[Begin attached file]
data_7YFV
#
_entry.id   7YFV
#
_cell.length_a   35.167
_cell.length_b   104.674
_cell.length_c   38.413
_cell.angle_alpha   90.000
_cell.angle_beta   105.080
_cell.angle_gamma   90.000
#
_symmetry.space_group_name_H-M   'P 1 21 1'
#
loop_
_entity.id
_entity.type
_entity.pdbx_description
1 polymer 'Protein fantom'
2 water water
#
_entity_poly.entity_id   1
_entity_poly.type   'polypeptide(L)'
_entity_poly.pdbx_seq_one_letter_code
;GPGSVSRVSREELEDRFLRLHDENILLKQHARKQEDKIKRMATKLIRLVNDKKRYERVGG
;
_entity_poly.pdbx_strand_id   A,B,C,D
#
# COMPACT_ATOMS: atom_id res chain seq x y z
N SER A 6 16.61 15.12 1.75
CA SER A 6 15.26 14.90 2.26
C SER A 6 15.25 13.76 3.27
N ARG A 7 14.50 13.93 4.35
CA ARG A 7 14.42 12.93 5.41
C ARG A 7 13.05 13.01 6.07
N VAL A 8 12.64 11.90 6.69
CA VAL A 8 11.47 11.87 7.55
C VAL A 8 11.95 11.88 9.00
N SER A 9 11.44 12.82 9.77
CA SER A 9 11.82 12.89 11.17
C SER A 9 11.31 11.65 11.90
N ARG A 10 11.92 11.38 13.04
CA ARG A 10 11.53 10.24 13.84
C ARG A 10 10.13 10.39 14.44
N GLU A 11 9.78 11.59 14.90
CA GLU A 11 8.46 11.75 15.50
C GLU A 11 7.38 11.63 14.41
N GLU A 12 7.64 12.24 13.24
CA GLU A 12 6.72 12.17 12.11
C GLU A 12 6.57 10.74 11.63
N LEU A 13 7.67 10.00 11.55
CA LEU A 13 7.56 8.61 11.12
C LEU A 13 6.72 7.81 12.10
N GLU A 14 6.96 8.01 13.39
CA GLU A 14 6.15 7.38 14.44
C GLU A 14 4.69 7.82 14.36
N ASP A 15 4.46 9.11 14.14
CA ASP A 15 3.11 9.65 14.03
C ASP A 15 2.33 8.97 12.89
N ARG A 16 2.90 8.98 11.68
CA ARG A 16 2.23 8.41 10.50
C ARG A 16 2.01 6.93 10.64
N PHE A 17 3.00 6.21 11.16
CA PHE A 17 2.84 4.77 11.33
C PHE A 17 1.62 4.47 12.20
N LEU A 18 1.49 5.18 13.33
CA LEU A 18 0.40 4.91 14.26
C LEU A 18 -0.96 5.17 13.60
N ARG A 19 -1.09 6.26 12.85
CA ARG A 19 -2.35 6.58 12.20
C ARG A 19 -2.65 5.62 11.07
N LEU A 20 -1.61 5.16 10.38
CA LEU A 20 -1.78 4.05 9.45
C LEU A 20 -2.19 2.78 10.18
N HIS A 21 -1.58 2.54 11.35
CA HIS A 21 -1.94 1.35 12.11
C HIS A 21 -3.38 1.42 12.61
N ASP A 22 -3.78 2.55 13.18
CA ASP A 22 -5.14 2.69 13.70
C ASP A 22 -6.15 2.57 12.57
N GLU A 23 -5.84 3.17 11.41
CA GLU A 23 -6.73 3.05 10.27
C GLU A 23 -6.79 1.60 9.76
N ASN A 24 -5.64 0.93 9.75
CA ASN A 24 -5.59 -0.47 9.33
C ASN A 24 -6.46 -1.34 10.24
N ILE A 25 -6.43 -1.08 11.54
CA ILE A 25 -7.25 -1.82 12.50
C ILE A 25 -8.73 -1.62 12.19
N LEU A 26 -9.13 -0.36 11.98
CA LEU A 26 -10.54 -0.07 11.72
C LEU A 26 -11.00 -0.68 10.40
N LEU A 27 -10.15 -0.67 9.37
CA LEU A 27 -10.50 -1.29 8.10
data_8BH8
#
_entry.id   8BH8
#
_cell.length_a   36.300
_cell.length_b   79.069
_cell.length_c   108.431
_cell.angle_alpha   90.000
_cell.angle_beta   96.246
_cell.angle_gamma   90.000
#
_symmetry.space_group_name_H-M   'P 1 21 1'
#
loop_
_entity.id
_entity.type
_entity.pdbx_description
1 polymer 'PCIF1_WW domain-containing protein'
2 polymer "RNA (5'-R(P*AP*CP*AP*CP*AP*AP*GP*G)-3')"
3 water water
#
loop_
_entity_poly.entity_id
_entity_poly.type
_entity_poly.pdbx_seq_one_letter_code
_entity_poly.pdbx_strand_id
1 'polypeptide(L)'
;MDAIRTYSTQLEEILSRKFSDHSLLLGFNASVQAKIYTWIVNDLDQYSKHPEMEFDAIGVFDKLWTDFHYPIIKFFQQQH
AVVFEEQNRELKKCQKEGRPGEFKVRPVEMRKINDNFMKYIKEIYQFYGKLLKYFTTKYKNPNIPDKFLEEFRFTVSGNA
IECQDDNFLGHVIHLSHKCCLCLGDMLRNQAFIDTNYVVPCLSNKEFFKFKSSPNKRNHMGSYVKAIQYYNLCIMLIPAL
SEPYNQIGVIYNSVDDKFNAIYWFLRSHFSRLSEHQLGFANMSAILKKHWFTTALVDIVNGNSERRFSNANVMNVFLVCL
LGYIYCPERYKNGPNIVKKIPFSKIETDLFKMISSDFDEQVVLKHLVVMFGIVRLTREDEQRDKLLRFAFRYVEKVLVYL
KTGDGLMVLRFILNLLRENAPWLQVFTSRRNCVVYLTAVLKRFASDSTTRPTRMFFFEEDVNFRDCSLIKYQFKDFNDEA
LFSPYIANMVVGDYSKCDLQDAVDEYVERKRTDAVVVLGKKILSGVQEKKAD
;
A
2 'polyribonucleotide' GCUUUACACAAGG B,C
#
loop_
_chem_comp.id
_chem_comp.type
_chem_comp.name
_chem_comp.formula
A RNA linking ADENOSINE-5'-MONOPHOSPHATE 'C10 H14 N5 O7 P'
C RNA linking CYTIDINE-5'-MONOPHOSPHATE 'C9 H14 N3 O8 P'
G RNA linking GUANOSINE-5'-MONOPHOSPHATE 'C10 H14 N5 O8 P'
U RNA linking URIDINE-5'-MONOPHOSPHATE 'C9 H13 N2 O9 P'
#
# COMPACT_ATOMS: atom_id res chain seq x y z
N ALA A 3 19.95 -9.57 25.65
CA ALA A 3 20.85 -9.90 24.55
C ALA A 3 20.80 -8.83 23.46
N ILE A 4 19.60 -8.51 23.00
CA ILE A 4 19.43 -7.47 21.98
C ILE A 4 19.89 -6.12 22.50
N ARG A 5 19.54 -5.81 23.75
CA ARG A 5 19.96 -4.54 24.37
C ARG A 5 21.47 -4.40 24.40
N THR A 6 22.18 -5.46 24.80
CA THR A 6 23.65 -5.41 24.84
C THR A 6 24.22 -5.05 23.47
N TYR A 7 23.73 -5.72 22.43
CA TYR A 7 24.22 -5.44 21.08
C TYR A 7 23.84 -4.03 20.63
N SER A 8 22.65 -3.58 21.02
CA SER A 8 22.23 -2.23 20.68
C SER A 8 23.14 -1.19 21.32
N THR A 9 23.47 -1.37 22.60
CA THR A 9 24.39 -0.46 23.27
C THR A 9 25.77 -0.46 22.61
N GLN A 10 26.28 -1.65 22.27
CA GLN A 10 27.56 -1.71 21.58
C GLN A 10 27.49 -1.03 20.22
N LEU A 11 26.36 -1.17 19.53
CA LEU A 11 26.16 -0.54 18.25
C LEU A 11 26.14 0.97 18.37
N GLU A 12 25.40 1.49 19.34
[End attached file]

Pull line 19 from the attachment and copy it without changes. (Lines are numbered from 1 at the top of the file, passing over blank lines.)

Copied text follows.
2 water water